What is the biggest myth about your school? I think there could be a misconception that since Owen is a small program, there are less opportunities. I think it is actually the opposite and Owen’s “personal scale” approach provides a more focused and individualized style to business school and career-searching. In my experience, having a smaller alumni network also seems to create more willingness to connect with current students, and it is more unique to meet or work with Owen grads.

What did you love most about your business school’s town? There is always something happening in Nashville! Whether you love music, food, drinks, outdoors, sports – there is something for pretty much everyone within a 30-minute drive. Owen is right on the outskirts of downtown, so you are never far from the action.

What surprised you the most about business school? What surprised me most about business school is how much of the experience takes place outside of the classroom. The classes have been wonderful and enlightening, but I have learned so much and built amazing connections at Owen-sponsored extracurricular and other social events. I have loved getting to network and build long-lasting relationships with my peers, alumni, and staff outside the classroom. There is so much more to business school than just the course work and some of my best memories will be the special and unique experiences I have been afforded while working towards my MBA.

What is one thing you did during the application process that gave you an edge at the school you chose? I think the fact that I was confident but realistic (and not arrogant) was beneficial to me in the application process. Through my essays and interviews, I highlighted the unique leadership experiences I have gained from the military, but also admitted my weaknesses and lack of stereotypical “business” experience. By doing this, I proved that I could provide Owen with a diverse skillset and viewpoint, but Owen still had much to offer me; there was a genuine value added to both parties.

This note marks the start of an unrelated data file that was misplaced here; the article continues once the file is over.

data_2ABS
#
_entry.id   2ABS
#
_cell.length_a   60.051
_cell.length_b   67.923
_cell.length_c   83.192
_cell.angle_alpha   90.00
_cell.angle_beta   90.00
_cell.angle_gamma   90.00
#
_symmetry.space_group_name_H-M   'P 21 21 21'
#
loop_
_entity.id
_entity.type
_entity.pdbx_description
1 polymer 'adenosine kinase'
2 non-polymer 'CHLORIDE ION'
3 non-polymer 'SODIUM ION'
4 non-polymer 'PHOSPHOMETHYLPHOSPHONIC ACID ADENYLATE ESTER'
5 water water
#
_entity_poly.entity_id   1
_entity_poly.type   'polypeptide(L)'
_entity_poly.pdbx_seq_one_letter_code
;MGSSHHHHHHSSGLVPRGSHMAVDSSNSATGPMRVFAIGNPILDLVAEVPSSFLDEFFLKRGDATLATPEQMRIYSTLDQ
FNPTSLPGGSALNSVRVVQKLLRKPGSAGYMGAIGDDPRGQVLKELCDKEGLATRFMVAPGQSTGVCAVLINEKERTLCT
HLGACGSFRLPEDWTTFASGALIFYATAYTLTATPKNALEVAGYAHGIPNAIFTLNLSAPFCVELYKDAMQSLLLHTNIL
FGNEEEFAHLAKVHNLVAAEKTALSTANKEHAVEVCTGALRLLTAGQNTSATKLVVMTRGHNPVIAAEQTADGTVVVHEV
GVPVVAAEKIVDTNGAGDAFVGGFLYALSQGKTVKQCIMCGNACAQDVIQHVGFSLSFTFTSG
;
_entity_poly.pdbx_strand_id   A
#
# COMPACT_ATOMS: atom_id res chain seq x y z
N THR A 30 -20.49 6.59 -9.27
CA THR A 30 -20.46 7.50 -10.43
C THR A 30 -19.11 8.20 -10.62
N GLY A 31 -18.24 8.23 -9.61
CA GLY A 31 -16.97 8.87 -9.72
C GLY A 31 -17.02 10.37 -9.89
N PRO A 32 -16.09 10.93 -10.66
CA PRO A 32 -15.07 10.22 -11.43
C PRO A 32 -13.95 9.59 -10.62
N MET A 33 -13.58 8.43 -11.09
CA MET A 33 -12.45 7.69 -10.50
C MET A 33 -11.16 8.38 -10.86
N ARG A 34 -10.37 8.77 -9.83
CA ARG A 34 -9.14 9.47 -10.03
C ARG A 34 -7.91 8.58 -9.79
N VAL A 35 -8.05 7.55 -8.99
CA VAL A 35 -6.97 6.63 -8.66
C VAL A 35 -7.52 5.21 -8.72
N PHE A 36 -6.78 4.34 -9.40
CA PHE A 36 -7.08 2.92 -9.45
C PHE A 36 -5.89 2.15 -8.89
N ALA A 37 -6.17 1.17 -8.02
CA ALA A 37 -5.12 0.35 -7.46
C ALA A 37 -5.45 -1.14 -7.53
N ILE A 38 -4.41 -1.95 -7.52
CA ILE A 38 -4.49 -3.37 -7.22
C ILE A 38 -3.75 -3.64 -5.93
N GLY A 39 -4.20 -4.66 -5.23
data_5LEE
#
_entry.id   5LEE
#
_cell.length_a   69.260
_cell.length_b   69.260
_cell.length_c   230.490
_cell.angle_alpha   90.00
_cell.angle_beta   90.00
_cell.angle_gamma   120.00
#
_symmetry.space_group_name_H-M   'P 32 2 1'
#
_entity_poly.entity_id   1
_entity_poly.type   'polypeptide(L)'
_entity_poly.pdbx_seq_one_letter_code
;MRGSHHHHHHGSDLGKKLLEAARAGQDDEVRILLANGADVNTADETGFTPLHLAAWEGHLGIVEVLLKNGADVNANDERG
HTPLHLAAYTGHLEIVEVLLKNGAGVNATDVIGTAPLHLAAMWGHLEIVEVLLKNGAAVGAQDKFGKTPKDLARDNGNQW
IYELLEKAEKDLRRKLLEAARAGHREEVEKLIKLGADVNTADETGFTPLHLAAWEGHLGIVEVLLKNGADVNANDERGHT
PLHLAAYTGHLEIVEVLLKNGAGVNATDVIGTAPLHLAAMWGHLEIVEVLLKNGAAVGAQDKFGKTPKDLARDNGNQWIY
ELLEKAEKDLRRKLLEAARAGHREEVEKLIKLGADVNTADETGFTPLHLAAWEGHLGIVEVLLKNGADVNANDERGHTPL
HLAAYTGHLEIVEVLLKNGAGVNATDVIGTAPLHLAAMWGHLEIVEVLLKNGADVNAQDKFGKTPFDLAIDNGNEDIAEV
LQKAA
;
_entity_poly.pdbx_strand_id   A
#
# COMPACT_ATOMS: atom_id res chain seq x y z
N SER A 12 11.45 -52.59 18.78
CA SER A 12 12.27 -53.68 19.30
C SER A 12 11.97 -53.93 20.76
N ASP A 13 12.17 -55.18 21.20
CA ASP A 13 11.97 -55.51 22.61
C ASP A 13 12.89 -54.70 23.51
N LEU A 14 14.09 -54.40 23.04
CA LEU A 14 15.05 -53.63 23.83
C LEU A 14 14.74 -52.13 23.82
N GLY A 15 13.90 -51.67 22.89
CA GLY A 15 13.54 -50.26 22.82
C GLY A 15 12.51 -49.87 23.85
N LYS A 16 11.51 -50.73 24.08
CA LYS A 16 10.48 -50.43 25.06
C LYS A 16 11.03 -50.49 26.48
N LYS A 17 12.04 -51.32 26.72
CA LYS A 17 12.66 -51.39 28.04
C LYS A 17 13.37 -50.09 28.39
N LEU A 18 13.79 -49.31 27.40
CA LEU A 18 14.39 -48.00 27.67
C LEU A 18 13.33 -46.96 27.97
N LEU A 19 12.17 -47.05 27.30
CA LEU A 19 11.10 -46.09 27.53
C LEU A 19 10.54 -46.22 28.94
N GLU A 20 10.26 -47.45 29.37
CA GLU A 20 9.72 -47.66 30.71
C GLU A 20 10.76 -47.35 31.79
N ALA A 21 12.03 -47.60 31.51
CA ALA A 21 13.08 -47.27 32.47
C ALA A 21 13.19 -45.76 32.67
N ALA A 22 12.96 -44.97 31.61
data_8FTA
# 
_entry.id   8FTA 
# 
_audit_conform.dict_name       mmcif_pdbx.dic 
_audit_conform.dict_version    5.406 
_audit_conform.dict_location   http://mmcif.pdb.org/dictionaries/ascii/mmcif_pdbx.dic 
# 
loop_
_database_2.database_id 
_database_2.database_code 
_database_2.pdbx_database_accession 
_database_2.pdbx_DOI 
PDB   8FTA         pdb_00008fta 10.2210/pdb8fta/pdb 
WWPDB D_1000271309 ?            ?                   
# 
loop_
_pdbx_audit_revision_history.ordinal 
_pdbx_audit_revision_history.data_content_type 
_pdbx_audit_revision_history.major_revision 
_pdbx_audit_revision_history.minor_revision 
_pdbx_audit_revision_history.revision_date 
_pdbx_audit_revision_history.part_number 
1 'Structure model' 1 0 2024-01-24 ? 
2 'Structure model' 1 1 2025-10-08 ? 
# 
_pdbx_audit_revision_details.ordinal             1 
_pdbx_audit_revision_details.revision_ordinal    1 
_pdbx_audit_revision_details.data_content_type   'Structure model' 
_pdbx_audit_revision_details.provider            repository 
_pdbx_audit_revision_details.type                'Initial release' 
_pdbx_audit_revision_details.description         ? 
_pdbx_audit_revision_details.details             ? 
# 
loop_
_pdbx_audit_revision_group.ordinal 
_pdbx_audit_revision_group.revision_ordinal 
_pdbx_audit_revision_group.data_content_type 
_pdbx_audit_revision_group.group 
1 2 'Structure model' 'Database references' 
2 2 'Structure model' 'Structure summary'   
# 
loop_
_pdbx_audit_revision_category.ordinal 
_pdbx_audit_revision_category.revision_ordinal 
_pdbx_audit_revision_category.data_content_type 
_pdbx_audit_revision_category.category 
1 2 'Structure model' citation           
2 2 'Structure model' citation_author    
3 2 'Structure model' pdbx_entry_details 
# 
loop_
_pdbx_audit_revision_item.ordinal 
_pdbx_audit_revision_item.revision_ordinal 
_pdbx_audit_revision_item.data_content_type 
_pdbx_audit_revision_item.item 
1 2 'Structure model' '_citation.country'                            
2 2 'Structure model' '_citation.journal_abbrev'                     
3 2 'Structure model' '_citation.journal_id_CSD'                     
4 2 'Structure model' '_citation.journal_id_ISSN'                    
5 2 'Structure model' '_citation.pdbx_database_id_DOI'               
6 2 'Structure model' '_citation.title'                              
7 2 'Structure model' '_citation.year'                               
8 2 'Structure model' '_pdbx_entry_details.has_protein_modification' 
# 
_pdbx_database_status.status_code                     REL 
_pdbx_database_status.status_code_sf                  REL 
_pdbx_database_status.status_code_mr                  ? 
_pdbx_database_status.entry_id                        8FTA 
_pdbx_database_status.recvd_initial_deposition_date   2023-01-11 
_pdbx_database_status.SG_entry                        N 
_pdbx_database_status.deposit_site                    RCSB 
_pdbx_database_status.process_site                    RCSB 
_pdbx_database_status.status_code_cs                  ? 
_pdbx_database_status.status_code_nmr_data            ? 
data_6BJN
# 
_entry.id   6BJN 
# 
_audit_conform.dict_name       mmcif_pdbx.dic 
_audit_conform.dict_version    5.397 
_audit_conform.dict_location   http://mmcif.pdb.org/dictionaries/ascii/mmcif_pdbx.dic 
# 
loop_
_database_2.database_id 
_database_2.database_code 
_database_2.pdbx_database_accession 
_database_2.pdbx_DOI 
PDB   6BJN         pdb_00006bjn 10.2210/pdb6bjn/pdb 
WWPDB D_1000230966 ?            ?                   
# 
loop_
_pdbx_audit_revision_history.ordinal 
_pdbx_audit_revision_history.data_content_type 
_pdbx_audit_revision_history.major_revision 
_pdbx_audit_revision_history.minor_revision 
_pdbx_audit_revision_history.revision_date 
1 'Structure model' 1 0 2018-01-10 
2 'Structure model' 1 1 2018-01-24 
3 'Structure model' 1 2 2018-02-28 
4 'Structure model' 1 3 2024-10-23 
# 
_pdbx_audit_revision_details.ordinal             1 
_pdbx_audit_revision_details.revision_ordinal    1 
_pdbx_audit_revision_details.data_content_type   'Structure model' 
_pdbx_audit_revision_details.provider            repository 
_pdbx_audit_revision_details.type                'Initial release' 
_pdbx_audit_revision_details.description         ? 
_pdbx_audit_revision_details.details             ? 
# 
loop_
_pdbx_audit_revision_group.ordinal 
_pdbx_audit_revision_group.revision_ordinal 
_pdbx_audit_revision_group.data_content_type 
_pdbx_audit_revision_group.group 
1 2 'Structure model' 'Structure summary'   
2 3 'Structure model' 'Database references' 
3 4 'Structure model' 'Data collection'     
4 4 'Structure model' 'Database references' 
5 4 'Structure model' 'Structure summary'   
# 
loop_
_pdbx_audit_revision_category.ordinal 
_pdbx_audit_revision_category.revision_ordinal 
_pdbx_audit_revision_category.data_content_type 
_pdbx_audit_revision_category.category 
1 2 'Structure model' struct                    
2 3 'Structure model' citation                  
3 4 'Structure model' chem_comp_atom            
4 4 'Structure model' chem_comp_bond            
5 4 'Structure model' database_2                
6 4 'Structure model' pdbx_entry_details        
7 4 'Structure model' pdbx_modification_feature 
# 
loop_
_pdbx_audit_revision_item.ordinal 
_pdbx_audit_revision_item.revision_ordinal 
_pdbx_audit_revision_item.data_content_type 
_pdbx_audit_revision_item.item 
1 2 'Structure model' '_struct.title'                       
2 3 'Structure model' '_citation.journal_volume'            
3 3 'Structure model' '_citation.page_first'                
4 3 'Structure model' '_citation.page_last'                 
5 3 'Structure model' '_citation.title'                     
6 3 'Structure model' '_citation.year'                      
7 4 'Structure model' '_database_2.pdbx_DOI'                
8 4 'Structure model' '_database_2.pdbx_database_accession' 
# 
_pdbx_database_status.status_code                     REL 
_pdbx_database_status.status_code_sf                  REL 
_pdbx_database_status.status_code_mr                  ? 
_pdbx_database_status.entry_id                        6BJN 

Which MBA classmate do you most admire? While I admire so many of my classmates, I most admire Emmy Banks. Emmy is extremely involved at Owen and around Nashville but still puts her heart and soul into every organization she is a part of. She is a natural leader, truly loves to give back, and will always put others first, even if it means she has to send emails at 3 AM. She has been a crucial piece in the success of so many classes and events around Owen this year and has become a dear friend and inspiration that I could not have imagined completing my MBA without.

What are the top two items on your professional bucket list?

I have always had an interest in starting or contributing to an existing non-profit that assists veterans with PTSD or helps combat military suicide. This is something that I unfortunately have dealt with in people close to me and I am very passionate about.

After my time in the military, my goal is to take the knowledge and experience I gained in my HOP and strategy concentrations at Owen to pivot to a career in Human Resources/People Operations.

What made Kacie such an invaluable addition to the Class of 2023?

“From the start, it was clear that Kacie was a disciplined leader. As a NCAA Division 1 athlete leading her school as the captain of her cross country and track team, to her stellar academic footprint graduating cum laude, to her impressive professional journey serving her country as Captain in the US Army and a trained Black Hawk Helicopter pilot, her story to that point stands out a memorable one.

However, good leaders are trained leaders who need constant personal and professional development.

And here is where Kacie’s story takes an interesting and once again, selfless turn.

Kacie chose to attend Vanderbilt Business because she wanted to hone her leadership and personnel management skills, push her critical thinking skills, learn to use creativity to solve problems, and practice more effective communication techniques. She is obligated to return to the Army after business school yet still chose to take two years out of the work force to dedicate herself to more training. And that is why Kacie Ryan is not just a good leader, she is an exceptional leader. She is not content with her journey so far and intentionally chose to go back to school become a trained leader who constantly strives to learn more.

Since Kacie’s time at Owen, she has assumed many roles as a member of this community, but her biggest role has been as President of the Armed Forces Club. While it might be her biggest role, Kacie’s approach to the role has been as a quiet leader. She has quietly put things in play without fanfare or even recognition. The monthly AFC networking gatherings are new to Owen. The creation of a Military Admissions Fellow (creating something that can last beyond an immediate need) highlighted quiet creativity and recognition of a fellow military classmate who is moving on from that role so the work can continue when she leaves Vanderbilt. Leadership is about making others better in your presence and making sure the impact lasts in your absence. Kacie has led this AFC student club with quiet force and is leaving the club better than it was before. The new AFC leadership has been announced and I congratulated them but also told them that the bar has been set high.

Sue Oldham
Associate Dean, MBA Program Operations